Composition of the Inter-American Commission[edit] The IACHR's ranking officers are its seven commissioners. The commissioners are elected by the OAS General Assembly, for four-year terms, with the possibility of re-election on one occasion, for a maximum period in office of eight years. They serve in a personal capacity and are not considered to represent their countries of origin but rather "all the member countries of the Organization" (Art. 35 of the Convention). The Convention (Art. 34) says that they must "be persons of high moral character and recognized competence in the field of human rights". No two nationals of the same member state may be commissioners simultaneously (Art. 37), and commissioners are required to refrain from participating in the discussion of cases involving their home countries. Current Commissioners[edit] Name State Position Elected Term Paulo Vannuchi  Brazil Commissioner 2013 2014–2017 James Cavallaro  USA President 2013 2014–2017 José de Jesús Orozco  Mexico Second Vice-President 2009 2014–2017 Enrique Gil Botero  Colombia Commissioner 2015 2016–2019 Esmeralda Arosemena de Troitiño  Panama Commissioner 2015 2016–2019 Margarette May Macaulay  Jamaica Commissioner 2015 2016–2019 Francisco José Eguiguren Praeli  Peru Commissioner 2015 2016–2019 Source: OAS General Assembly Elects Commissioners (7 June 2013). See also: IACHR assigns rapporteurships (29 January 2016). Past Commissioners[edit] José Zalaquett, President 2004 Year State Commissioners President (post-2001) Chairman (pre-2001) 1960–1963  Venezuela Rómulo Gallegos 1960 1960–1964  El Salvador Reynaldo Galindo Pohl 1960–1968  Ecuador Gonzalo Escudero 1960–1972  Costa Rica Ángela Acuña de Chacón 1960–1972  USA Durwood V. Sandifer 1960–1972  Chile Manuel Bianchi Gundián 1960–1979  Mexico Gabino Fraga 1964–1968  Uruguay Daniel Hugo Martins 1964–1983  Brazil Carlos A. Dunshee de Abranches 1968–1972  Peru Mario Alzamora Valdez 1968–1972  Uruguay Justino Jiménez de Arechega 1972–1976  Argentina Genaro R. Carrió 1972–1976  USA Robert F. Woodward 1972–1985  Venezuela Andrés Aguilar 1976–1979  Guatemala Carlos García Bauer 1976–1979  Costa Rica Fernando Volio Jiménez 1976–1983  USA Tom J. Farer 1976–1978  Colombia José Joaquín Gori 1978–1987  Colombia Marco Gerardo Monroy Cabra 1980–1987  El Salvador Franciso Bertrand Galindo 1980–1985  Mexico César Sepúlveda 1980–1985  Costa Rica Luis Demetrio Tinoco Castro 1984–1988  USA R. Bruce McColm 1984–1987  Bolivia Luis Adolfo Siles Salinas 1984–1991  Brazil Gilda Maciel Correa Russomano 1986–1989  Argentina Elsa Kelly 1986–1993  Venezuela Marco Tulio Bruni-Celli 1986–1993  Barbados Oliver H. Jackman 1988–1991  USA John Reese Stevenson 1988–1995  Honduras Leo Valladares Lanza 1988–1995  Jamaica Patrick Lipton Robinson 1990–1997  Argentina Óscar Luján Fappiano 1992–1995  USA Michael Reisman 1994–1997  Trinidad and Tobago John S. Donaldson 1997 1998–1999  Barbados Sir Henry de Boulay Forde 1992–1999  Colombia Álvaro Tirado Mejía 1995 1996–1999  Venezuela Carlos Ayala Corao 1998 1996–1999  Haiti Jean-Joseph Exumé 1994–2001  Chile Claudio Grossman 1996 2001 1998–2001  Brazil Hélio Bicudo 2000 1999–2001  Barbados Peter Laurie 2002–2002  Peru Diego García Sayán 1996–2003  USA Robert K. Goldman 1999 2000–2003  Guatemala Marta Altolaguirre Larraondo 2003 2000–2003  Argentina Juan E. Méndez 2002 2000–2003  Ecuador Julio Prado Vallejo 2002–2005  Peru Susana Villarán 2001–2005  Chile José Zalaquett 2004 2004–2007  Paraguay Evelio Fernández Arévalos 2006 2004–2007  Venezuela Freddy Gutiérrez 2002–2009  Antigua and Barbuda Sir Clare Kamau Roberts 2004–2009  El Salvador Florentín Meléndez 2006–2009  Argentina Víctor Abramovich 2006–2009  USA Paolo Carozza 2008 2004–2011  Brazil Paulo Sérgio Pinheiro 2008–2011  Venezuela Luz Patricia Mejía 2009 2009–2011  El Salvador María Silvia Guillén 2010–2013  Colombia Rodrigo Escobar Gil 2010–2013  USA Dinah Shelton 2008–2015  Chile Felipe González 2010 2012–2015  Saint Lucia  Trinidad and Tobago Rose-Marie Belle Antoine 2015 2012–2015  Jamaica Tracy Robinson 2014 2012–2015  Paraguay Rosa María Ortiz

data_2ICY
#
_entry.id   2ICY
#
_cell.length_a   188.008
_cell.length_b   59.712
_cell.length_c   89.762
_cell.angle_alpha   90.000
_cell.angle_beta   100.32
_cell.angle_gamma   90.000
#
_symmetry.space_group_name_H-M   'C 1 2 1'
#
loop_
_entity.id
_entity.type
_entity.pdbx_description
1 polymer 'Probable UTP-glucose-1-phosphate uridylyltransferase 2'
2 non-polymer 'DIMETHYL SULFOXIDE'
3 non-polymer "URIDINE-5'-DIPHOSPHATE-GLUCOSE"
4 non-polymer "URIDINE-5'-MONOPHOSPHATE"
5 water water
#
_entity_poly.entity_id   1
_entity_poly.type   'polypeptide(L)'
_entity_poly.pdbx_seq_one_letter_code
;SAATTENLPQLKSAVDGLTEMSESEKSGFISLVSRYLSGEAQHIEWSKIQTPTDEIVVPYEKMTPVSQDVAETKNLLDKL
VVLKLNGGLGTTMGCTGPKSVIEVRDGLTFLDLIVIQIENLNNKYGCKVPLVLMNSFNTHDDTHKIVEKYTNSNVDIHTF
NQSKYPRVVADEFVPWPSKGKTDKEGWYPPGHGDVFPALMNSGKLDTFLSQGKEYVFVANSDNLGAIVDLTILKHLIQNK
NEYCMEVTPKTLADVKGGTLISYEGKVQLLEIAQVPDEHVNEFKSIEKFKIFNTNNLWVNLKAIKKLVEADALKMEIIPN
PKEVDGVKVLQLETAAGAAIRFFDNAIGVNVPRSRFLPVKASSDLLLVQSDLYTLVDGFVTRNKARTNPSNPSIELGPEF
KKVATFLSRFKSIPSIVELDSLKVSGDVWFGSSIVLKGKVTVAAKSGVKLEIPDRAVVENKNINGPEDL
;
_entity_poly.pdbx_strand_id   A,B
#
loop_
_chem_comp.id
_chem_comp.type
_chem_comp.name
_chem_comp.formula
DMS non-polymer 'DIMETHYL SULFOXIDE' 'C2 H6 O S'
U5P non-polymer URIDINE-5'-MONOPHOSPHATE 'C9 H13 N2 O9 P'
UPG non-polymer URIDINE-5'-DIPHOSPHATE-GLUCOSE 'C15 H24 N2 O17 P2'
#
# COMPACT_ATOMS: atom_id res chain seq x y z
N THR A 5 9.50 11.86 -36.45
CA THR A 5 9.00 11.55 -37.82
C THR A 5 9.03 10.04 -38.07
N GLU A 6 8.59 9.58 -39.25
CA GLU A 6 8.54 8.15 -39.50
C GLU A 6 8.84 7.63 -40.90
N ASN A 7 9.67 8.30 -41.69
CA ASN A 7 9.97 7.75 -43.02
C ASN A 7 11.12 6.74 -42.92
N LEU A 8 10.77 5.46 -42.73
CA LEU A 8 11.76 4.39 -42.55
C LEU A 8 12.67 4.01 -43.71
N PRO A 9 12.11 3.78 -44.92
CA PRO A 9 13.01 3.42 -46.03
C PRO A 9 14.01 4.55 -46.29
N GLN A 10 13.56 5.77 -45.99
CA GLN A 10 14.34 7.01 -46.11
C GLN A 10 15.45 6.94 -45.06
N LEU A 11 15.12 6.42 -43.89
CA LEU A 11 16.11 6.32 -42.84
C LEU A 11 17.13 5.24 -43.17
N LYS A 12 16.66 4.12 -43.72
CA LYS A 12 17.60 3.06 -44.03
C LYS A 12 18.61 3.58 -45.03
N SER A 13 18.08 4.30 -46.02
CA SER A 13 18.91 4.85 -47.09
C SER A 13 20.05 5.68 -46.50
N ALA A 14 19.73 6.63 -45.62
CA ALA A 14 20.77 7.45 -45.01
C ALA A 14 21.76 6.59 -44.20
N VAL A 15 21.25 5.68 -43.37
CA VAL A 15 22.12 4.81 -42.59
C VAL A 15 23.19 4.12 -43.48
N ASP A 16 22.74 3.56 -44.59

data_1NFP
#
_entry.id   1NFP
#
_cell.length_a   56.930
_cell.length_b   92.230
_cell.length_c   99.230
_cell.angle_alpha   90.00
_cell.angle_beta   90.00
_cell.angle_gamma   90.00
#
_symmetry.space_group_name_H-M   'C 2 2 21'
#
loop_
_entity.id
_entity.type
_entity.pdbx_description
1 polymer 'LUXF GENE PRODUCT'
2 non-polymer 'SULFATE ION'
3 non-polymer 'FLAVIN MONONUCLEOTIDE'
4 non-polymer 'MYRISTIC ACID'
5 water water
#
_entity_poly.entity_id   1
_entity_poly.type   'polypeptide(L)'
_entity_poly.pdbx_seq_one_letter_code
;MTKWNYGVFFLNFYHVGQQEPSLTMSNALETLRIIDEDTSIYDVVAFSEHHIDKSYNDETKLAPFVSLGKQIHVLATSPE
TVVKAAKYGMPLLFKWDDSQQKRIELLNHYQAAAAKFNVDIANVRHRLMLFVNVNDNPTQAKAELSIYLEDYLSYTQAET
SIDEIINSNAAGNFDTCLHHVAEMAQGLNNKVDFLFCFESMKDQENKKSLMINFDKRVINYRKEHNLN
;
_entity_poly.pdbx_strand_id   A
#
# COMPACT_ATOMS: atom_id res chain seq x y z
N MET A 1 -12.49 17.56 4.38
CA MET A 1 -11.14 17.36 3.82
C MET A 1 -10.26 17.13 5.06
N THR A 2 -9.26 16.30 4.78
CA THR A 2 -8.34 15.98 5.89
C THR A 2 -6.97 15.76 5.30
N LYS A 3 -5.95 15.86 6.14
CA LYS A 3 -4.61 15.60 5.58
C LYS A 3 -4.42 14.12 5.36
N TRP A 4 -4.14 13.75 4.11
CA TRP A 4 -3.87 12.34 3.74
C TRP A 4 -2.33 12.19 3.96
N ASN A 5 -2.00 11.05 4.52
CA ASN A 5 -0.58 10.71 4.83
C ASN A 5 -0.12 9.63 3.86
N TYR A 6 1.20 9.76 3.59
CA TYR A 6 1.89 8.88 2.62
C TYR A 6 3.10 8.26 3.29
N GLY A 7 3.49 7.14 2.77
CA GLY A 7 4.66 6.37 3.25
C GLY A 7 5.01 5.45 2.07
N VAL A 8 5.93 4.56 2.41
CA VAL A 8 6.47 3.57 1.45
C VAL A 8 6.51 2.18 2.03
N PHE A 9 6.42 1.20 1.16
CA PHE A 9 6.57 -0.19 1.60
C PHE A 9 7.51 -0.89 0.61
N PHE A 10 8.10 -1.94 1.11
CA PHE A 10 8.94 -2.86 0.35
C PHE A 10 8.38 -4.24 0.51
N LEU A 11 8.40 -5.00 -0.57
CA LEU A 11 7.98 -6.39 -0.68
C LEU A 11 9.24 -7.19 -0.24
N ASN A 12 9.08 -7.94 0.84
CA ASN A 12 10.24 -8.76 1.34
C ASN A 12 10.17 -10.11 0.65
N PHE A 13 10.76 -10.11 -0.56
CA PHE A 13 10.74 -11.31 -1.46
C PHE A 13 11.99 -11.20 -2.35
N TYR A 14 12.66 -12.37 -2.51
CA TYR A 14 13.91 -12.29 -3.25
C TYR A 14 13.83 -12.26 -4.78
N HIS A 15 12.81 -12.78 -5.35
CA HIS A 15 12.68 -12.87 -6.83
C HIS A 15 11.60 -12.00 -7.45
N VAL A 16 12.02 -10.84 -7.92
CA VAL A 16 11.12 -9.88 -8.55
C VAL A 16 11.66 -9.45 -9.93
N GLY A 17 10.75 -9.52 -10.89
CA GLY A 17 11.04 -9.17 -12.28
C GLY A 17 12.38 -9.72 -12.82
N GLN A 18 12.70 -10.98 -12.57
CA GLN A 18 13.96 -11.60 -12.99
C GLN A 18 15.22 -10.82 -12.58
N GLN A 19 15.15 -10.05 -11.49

Human rights violations investigated by the Inter-American Commission[edit] Massacre of Trujillo (Colombia) Barrios Altos massacre (Peru) Lori Berenson (Peru) La Cantuta massacre (Peru) El Caracazo (Venezuela) Japanese embassy hostage crisis (Peru)[4] Deaths in Ciudad Juárez (Mexico) Antoine Izméry (Haiti) Plan de Sánchez massacre (Guatemala) Freedom of expression in Venezuela (Venezuela) District of Columbia voting rights (United States of America) [5] Domestic violence protection in the case of Jessica Gonzales[6] Extrajudicial detention in Guantanamo of Djamel Ameziane.[7] 2014 Iguala mass kidnapping (Mexico)[8]